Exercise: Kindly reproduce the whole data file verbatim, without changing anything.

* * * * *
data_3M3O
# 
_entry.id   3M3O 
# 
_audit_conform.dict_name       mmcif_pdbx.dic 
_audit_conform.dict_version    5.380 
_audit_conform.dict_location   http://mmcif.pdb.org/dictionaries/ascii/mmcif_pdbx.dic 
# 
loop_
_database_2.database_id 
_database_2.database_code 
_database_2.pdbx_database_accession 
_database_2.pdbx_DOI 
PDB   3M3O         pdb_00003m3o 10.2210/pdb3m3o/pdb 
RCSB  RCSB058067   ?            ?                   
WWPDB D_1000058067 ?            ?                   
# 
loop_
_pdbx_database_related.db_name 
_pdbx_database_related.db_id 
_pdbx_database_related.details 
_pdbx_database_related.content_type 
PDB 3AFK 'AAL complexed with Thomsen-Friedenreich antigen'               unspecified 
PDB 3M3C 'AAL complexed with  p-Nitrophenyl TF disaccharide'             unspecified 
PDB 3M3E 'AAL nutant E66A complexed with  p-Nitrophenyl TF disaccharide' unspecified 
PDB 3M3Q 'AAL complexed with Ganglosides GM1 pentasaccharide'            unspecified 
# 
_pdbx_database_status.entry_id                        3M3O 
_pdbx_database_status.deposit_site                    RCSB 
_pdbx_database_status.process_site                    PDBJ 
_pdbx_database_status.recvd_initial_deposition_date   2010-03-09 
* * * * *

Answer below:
data_3M3O
# 
_entry.id   3M3O 
# 
_audit_conform.dict_name       mmcif_pdbx.dic 
_audit_conform.dict_version    5.380 
_audit_conform.dict_location   http://mmcif.pdb.org/dictionaries/ascii/mmcif_pdbx.dic 
# 
loop_
_database_2.database_id 
_database_2.database_code 
_database_2.pdbx_database_accession 
_database_2.pdbx_DOI 
PDB   3M3O         pdb_00003m3o 10.2210/pdb3m3o/pdb 
RCSB  RCSB058067   ?            ?                   
WWPDB D_1000058067 ?            ?                   
# 
loop_
_pdbx_database_related.db_name 
_pdbx_database_related.db_id 
_pdbx_database_related.details 
_pdbx_database_related.content_type 
PDB 3AFK 'AAL complexed with Thomsen-Friedenreich antigen'               unspecified 
PDB 3M3C 'AAL complexed with  p-Nitrophenyl TF disaccharide'             unspecified 
PDB 3M3E 'AAL nutant E66A complexed with  p-Nitrophenyl TF disaccharide' unspecified 
PDB 3M3Q 'AAL complexed with Ganglosides GM1 pentasaccharide'            unspecified 
# 
_pdbx_database_status.entry_id                        3M3O 
_pdbx_database_status.deposit_site                    RCSB 
_pdbx_database_status.process_site                    PDBJ 
_pdbx_database_status.recvd_initial_deposition_date   2010-03-09 